How did the apostles worship?
For the longest time, I thought our worship was something we acquired over the centuries, invented by the church as it went along. "Surely," I thought, "The apostles and the early church worshiped spontaneously, with random clapping, shuddering, speaking in tongues, etc."
But then, I stumbled on Liturgica.com . Thanks to this amazing website, and some Coptic videos on youtube, I discovered that I couldn't have been more wrong about worship in the Early Church.It turns out the apostles worshiped much the same way as we Orthodox do today. There was a clear-cut order and structure to their prayers and hymns.
I decided to test what I read online against scripture, to see if could find a biblical foundation for Liturgical Worship. Here's what I discovered:
I. The Old Testament.
- The Lord clearly dictates to the Israelites how they should go about worshiping him. Sacrificial
rituals and the priestly office are described in great detail. (Exodus Ch.26-28, Leviticus
Ch.16). The writer of Hebrews mentions that all the liturgical rituals and artifacts mentioned in
the Old Testament are a "copy and shadow of what is in heaven." (Hebrews 8:5) It would
seem that the Lord wanted the Israelites to have something as close to Heavenly worship as
- The Prophet Isaiah Describes a vision that he saw in the Temple (Isaiah Ch. 6.) In it, he
sees heaven opened up, and the angels worshiping God. The "Holy, Holy, Holy.." chant of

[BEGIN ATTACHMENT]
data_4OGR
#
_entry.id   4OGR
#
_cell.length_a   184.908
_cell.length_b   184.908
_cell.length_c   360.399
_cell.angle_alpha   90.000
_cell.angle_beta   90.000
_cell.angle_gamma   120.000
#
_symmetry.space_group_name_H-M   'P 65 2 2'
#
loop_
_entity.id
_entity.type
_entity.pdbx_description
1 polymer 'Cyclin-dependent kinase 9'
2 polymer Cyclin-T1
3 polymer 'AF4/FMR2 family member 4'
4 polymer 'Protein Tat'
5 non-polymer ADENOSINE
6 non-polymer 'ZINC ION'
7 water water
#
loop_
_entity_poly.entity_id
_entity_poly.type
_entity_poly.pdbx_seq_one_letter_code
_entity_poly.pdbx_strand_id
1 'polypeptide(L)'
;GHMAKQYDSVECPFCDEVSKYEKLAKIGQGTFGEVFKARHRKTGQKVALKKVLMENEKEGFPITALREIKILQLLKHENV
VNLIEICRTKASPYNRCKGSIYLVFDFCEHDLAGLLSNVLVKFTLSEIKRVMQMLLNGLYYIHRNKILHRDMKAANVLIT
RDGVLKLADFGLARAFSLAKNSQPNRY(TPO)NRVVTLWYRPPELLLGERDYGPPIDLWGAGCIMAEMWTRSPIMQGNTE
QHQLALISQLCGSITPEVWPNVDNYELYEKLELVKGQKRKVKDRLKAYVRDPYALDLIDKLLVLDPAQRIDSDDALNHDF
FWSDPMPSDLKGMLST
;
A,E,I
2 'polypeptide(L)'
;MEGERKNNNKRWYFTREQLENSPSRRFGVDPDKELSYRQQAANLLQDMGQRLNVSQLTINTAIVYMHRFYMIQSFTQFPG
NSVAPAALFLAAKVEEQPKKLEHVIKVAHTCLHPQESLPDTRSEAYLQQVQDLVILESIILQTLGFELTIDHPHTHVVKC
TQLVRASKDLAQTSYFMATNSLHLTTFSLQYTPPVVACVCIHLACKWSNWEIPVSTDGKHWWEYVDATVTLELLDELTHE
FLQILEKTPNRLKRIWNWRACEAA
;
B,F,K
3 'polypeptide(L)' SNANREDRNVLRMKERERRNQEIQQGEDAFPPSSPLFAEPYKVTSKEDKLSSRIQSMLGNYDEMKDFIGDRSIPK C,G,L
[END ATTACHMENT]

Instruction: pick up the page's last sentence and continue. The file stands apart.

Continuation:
the angels is mentioned, and it's interesting to see that "the temple was filled with smoke." At
one point, probably the most important part of the vision, an Angel flies down "with a live coal
in his hand, which he had taken with tongs from the altar." The coal was placed in Isaiah's
mouth, for the remission of his sins.
Sound Familiar? Let's go on to the New Testament.
II. The New Testament.
- Christ explicitly states that he has not come to do away with the law and the teachings of the
prophets, "but to fulfill them"(Mathew 5:17.) The Gospels show that the Lord reguarly took
part in Jewish worship by attending Feasts in the Temple (John 7:14, 12:12), and regulary
visiting and preaching in the synagogues (Mathew 4:23, 9:35.)
-The Apostles continued to worship as Jews even after the ascension of Christ. In the Book of
Acts, we see the Apostles Peter and John going up to the temple for the ninth hour of prayer
(Acts 3:1.) At many times church leaders are shown praying at "liturgical hours"(Acts 10:2-3,
9.) On top of that, it seems that the New Testament church observed some sort of church
calendar, since St.Paul seems determined at one point to be in Jerusalem for the feast of
Pentecost (Acts 18:21, 20:16.)
-The book of Revelations is a liturgical goldmine, especially the eighth chapter. We see an Altar
(verse 3,) Angels serving and offering incense with a censer (verse 3) In Chapter six, we see
the communion of the departed (verses 9-11.) Ch.5:11 shows us the liturgical
nature of heavenly prayer.
Imagine my amazement! Suddenly, it became quite clear why the church continued to practice this ancient form of worship for millenia. If it's good enough for the apostles, it's good enough for me!